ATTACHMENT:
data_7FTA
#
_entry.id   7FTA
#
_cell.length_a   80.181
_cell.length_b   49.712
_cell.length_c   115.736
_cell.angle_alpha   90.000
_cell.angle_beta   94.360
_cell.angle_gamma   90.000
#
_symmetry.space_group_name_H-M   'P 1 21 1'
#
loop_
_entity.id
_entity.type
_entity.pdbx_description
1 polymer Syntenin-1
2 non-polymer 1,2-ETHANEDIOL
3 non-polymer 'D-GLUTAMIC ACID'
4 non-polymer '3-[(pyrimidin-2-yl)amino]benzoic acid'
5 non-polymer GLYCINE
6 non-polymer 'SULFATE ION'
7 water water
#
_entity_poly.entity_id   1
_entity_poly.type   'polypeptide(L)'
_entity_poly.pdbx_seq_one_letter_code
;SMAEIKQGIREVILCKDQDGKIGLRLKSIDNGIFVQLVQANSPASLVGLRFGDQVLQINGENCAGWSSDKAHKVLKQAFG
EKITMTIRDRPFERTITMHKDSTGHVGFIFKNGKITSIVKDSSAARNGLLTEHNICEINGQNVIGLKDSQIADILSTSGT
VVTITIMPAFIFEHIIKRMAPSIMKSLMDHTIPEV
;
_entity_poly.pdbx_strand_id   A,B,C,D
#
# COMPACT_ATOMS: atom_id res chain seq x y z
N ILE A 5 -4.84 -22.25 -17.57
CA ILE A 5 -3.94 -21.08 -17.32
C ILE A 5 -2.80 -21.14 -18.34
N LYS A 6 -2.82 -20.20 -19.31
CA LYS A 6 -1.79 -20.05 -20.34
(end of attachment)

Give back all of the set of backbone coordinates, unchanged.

data_7FTA
#
_entry.id   7FTA
#
_cell.length_a   80.181
_cell.length_b   49.712
_cell.length_c   115.736
_cell.angle_alpha   90.000
_cell.angle_beta   94.360
_cell.angle_gamma   90.000
#
_symmetry.space_group_name_H-M   'P 1 21 1'
#
loop_
_entity.id
_entity.type
_entity.pdbx_description
1 polymer Syntenin-1
2 non-polymer 1,2-ETHANEDIOL
3 non-polymer 'D-GLUTAMIC ACID'
4 non-polymer '3-[(pyrimidin-2-yl)amino]benzoic acid'
5 non-polymer GLYCINE
6 non-polymer 'SULFATE ION'
7 water water
#
_entity_poly.entity_id   1
_entity_poly.type   'polypeptide(L)'
_entity_poly.pdbx_seq_one_letter_code
;SMAEIKQGIREVILCKDQDGKIGLRLKSIDNGIFVQLVQANSPASLVGLRFGDQVLQINGENCAGWSSDKAHKVLKQAFG
EKITMTIRDRPFERTITMHKDSTGHVGFIFKNGKITSIVKDSSAARNGLLTEHNICEINGQNVIGLKDSQIADILSTSGT
VVTITIMPAFIFEHIIKRMAPSIMKSLMDHTIPEV
;
_entity_poly.pdbx_strand_id   A,B,C,D
#
# COMPACT_ATOMS: atom_id res chain seq x y z
N ILE A 5 -4.84 -22.25 -17.57
CA ILE A 5 -3.94 -21.08 -17.32
C ILE A 5 -2.80 -21.14 -18.34
N LYS A 6 -2.82 -20.20 -19.31
CA LYS A 6 -1.79 -20.05 -20.34